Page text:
A Cryptoeconomic Circle
Cryptoeconomic circles provide a holistic view of cryptoeconomics.
Joel Monegro recently published an analysis of peer-to-peer economies illustrating abstract value flows through different classes of participants.
There are three parts to the model:
and investors (capital).
Each part is composed of three parties.
A token is the medium by which each group exchanges values based on the use of a limited cryptoeconomic resource.
Miners are compensated by tokens used by users in the circle in exchange for their work.
Cryptoeconomics controls how the miners are compensated and when the consensus protocol is used to standardize this process.
When the advantages of creating a distributed supply side (miners) outweigh the disadvantages, it is to design a network architecture that is supported by a distributed supply side. The advantages of this approach include censorship resistance, the absence of border crossings, and the ability to conduct transactions without interruption. Despite this, decentralized systems tend to perform less well than centralized ones.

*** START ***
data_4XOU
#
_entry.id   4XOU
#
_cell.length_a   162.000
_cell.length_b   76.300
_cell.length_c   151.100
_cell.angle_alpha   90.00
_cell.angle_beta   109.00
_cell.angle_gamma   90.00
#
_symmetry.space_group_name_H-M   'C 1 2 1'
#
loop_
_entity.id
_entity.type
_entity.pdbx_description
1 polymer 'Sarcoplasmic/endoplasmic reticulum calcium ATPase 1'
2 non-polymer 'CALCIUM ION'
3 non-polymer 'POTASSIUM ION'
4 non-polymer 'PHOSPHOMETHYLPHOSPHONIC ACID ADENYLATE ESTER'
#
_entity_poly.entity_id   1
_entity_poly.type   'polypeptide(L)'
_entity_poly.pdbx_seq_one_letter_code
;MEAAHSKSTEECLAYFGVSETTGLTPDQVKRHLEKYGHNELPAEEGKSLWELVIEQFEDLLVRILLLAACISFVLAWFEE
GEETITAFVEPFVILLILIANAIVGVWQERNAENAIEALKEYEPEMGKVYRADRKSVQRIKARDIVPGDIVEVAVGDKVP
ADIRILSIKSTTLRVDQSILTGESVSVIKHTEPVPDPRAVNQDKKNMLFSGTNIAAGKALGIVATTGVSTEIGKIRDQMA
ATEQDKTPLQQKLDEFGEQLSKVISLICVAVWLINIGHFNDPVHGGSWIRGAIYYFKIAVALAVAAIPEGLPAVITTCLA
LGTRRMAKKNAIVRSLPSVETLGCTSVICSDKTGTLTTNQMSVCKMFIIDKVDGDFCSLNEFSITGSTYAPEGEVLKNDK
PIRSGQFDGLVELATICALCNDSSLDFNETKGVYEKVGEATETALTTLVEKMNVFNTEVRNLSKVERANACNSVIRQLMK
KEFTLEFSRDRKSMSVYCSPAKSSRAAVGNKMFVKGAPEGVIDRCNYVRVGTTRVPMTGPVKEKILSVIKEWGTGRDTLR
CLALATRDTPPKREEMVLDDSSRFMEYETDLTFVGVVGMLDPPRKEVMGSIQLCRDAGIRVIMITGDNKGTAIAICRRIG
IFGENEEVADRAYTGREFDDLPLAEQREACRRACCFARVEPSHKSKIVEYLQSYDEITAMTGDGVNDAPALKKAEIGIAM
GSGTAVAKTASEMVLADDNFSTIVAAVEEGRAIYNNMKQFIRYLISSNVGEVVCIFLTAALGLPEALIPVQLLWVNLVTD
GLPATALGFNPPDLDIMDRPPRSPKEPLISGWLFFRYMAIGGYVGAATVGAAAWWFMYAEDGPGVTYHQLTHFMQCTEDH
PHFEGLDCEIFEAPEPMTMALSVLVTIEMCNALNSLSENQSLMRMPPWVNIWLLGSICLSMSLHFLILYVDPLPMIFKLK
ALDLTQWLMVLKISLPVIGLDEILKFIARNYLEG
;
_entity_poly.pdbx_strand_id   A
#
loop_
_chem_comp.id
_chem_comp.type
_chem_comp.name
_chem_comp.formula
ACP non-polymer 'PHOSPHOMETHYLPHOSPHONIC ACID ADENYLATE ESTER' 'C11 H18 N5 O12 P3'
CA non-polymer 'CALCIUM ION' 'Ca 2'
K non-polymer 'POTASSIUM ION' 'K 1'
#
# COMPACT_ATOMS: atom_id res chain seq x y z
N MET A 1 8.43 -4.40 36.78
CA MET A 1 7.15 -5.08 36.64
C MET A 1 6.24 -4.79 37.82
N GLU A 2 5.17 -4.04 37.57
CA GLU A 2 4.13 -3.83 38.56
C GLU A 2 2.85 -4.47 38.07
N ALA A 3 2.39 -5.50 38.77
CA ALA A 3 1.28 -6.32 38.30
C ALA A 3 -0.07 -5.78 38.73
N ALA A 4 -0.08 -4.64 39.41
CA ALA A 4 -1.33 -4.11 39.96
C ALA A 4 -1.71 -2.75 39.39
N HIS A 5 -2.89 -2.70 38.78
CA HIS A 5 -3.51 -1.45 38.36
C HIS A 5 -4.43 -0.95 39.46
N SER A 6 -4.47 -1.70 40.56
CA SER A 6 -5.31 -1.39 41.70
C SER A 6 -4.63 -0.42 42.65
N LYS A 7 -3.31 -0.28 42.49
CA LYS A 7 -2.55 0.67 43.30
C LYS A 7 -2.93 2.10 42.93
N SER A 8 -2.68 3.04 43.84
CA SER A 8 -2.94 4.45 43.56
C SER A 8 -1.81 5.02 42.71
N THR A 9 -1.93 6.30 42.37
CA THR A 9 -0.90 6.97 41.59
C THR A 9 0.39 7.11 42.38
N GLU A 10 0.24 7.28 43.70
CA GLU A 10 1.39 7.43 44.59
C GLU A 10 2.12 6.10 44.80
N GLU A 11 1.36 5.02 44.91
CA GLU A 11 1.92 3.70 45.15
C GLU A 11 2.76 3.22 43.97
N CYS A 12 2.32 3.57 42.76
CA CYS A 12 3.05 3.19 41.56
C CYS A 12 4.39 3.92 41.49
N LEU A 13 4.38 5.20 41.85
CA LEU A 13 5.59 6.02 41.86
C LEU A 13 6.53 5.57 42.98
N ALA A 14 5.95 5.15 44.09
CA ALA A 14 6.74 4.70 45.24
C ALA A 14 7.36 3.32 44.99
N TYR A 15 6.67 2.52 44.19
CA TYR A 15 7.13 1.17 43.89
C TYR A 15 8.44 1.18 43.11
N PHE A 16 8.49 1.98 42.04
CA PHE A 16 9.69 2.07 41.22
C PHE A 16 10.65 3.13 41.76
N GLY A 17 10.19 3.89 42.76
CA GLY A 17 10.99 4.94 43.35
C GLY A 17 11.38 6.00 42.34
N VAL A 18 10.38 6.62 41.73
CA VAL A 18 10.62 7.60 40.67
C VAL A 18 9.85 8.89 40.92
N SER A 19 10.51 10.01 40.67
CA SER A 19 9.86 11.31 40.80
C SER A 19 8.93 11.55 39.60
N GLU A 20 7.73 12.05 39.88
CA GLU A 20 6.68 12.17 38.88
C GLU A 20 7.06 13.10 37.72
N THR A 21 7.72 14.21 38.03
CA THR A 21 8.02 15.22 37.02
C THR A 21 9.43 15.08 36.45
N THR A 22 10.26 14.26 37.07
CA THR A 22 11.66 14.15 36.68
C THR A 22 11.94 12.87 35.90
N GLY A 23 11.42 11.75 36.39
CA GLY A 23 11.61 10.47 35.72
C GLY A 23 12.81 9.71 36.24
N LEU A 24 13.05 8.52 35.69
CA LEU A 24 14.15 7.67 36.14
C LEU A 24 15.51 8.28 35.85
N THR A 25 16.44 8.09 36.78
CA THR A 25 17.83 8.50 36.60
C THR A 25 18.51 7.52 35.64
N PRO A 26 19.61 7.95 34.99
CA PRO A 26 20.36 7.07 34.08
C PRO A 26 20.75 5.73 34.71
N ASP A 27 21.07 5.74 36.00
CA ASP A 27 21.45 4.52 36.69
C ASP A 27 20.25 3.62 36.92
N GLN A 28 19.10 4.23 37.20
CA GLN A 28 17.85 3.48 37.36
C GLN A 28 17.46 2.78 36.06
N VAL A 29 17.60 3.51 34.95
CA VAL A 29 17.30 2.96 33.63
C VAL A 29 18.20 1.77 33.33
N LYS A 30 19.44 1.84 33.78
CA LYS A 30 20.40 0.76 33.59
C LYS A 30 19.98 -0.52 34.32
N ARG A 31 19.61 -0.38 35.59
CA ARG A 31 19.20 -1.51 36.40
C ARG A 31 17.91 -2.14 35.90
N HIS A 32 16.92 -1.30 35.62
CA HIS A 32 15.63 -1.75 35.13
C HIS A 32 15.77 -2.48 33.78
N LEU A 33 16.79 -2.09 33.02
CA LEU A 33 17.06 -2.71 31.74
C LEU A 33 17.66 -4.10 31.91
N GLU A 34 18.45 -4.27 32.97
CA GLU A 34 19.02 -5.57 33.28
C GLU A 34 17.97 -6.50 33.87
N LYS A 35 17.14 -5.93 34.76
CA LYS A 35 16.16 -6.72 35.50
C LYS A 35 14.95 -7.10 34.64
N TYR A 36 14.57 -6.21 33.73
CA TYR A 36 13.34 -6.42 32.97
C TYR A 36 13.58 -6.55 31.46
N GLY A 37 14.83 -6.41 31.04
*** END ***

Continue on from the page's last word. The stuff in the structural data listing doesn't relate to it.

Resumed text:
Investors play a dual role in this model, providing liquidity to miners to sell their tokens, as well as capitalizing the network by supporting token prices that exceed mining costs.
In order to illustrate these two roles, the model divides investors into two groups:
traders (short-term investors)
and hodlers (long-term investors).
In order to help miners cover operating costs, traders create liquidity for tokens, while holders take advantage of the network to support token price growth.
In contrast, the miner-trader relationship involves a direct value stream, whereas the miner-holder relationship involves an indirect value stream.
To achieve economic goals in such an economy, every participant is dependent on the other. The design of this network ensures its reliability and security. In order to ensure that the network remains stable, each participant should comply with a motivated set of rules.